I've often said that any program with the word "Future" in its name is doomed from the start, because if you're building a system for the Future, well, you'll never deliver it because the future never comes. We all live in the present. Two infamous examples are the Future Combat System and the Future Imagery Architecture (both were cancelled).
Seriously, what was the plan for those two once they were fielded? Were we going to change the name to the Present Combat System? Or how about Today's Imagery Architecture? Lame.
The thing is, these names reveal something about their purpose and design values. Calling something the Future X means we think it's going to be cool (eventually) as we fly around in our silver jumpsuits and jetpacks. It's also an explicit acknowledgement that the thing isn't relevant to today's activities. To borrow the old cliche, it's the system of the future... and it always will be.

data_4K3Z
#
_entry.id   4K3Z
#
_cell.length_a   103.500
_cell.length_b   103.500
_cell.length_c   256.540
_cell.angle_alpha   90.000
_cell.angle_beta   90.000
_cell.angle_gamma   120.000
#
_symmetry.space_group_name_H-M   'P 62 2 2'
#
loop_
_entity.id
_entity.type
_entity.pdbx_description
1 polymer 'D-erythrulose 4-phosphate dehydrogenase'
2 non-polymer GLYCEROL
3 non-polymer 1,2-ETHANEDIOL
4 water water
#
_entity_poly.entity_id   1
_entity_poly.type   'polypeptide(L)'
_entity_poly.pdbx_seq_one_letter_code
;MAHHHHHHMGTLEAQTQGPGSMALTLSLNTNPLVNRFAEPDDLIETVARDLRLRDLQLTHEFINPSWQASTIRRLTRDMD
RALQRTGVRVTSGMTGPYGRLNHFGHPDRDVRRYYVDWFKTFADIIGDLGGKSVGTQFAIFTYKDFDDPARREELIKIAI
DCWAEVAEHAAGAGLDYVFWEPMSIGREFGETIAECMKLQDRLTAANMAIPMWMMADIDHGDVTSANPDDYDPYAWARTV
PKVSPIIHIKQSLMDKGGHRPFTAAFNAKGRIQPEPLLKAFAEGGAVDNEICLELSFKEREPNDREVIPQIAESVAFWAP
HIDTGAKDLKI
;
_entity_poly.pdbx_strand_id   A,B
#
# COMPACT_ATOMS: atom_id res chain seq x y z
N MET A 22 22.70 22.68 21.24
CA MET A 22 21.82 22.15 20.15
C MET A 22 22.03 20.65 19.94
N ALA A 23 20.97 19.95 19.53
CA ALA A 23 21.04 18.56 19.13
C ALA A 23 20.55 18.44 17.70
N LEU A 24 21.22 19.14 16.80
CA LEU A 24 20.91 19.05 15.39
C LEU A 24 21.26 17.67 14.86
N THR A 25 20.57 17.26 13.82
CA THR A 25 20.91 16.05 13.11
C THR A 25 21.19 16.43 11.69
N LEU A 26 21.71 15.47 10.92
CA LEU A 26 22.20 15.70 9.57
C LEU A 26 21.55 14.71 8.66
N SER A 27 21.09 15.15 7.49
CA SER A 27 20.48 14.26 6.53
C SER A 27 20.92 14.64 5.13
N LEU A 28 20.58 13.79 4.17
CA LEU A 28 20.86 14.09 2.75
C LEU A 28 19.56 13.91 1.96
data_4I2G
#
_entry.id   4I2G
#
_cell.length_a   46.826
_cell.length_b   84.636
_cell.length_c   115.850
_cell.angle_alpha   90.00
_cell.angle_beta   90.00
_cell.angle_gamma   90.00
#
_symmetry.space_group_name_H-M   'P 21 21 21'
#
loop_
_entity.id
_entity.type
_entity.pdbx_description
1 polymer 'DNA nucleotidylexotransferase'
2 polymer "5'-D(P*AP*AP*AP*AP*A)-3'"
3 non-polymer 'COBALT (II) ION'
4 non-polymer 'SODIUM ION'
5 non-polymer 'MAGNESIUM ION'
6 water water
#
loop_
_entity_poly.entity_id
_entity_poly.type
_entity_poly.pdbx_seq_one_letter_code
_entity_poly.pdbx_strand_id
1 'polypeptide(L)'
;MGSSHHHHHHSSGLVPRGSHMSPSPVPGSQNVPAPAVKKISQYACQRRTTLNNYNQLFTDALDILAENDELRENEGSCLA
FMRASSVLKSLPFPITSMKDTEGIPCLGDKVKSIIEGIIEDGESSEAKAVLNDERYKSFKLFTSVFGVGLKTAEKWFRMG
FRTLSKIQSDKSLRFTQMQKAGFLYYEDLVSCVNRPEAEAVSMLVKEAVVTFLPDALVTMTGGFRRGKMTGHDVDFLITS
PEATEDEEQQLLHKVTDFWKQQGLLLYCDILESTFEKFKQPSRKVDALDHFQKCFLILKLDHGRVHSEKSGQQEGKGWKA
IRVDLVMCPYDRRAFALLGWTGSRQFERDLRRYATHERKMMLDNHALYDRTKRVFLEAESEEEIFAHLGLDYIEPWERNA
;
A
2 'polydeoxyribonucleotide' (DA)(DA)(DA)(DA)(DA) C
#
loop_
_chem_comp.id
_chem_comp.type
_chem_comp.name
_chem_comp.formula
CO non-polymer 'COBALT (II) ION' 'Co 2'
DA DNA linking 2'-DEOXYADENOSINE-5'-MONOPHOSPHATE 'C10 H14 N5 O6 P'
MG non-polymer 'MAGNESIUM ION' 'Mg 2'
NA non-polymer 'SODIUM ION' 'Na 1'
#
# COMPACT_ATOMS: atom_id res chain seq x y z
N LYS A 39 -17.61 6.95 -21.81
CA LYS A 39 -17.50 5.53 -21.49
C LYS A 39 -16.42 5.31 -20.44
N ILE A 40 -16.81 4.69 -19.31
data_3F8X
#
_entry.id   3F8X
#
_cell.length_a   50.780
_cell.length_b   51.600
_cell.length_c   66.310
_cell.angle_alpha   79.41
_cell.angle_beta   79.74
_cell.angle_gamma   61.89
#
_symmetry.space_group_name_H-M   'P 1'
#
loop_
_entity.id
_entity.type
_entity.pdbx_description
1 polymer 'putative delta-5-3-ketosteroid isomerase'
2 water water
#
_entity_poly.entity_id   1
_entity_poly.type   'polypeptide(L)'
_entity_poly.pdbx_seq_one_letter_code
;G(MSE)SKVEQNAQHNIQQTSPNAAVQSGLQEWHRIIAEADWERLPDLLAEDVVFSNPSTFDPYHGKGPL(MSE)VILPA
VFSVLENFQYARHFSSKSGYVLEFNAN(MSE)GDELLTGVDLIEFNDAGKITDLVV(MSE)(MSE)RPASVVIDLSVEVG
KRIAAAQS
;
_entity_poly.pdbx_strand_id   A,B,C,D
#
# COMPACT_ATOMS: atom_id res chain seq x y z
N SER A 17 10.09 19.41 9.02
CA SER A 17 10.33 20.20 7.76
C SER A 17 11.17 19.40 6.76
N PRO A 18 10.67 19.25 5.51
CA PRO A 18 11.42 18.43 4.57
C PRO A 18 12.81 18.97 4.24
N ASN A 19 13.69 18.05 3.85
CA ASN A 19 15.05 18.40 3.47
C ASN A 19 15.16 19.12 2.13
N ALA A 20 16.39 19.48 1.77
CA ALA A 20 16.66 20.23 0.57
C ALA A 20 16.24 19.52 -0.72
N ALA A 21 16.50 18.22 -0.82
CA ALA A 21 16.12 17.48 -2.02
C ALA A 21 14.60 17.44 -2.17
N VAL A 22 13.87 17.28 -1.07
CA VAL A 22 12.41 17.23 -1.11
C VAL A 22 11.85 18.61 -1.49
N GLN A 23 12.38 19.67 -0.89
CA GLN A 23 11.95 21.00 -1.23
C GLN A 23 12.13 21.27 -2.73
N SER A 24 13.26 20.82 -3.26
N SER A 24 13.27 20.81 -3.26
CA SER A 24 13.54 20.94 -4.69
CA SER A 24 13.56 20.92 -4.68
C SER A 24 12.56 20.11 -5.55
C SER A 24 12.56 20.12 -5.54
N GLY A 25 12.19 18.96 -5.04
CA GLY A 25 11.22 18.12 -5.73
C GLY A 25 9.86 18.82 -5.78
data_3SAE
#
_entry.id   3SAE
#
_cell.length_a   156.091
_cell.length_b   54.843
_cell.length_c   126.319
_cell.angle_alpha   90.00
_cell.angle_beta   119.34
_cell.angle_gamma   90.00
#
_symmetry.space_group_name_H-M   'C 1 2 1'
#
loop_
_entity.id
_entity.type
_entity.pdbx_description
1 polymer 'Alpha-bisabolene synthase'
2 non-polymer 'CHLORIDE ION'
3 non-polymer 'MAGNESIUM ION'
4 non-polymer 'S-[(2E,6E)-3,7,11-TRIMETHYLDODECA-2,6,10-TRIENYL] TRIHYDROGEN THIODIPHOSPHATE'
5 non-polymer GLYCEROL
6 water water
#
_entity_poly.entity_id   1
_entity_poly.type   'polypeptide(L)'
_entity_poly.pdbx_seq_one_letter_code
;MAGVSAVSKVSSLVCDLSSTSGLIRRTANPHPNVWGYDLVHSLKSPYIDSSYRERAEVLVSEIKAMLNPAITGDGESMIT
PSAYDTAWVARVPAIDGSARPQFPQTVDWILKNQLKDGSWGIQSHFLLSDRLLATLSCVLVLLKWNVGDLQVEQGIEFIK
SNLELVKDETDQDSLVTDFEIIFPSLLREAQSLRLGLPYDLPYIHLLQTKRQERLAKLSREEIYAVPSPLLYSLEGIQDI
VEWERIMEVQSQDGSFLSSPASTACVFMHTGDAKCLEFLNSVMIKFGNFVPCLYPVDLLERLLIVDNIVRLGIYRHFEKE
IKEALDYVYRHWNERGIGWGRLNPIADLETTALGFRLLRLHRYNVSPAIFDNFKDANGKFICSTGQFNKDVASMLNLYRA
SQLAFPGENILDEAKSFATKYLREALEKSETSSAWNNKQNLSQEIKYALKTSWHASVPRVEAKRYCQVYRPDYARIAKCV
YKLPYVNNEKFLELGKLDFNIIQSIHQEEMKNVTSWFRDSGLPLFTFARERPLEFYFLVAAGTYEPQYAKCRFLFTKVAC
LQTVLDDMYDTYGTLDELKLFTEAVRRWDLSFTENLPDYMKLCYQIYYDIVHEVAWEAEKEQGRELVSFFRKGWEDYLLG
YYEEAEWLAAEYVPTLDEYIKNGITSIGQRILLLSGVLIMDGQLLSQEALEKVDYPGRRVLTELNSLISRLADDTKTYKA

But it occurred to me that in the FCS case, maybe the word Future wasn't the only problem. Maybe the word System was inappropriate as well.
See, FCS wasn't really building a system. It was a collection of largely immature technologies that were not ready for prime time. The FCS program was trying to bring these technologies together before they were actually usable, integrating things that had no business being integrated. The phrase "it's not soup yet" comes to mind. That's not how you build a system. That's building new technologies, which is a whole other ball of wax.
Just something to keep in mind on your projects. If you're building a fieldable system, it should consist of mature, proven technologies. If you're still messing around in the lab with breadboards, call it what ever you want, but don't call it a system.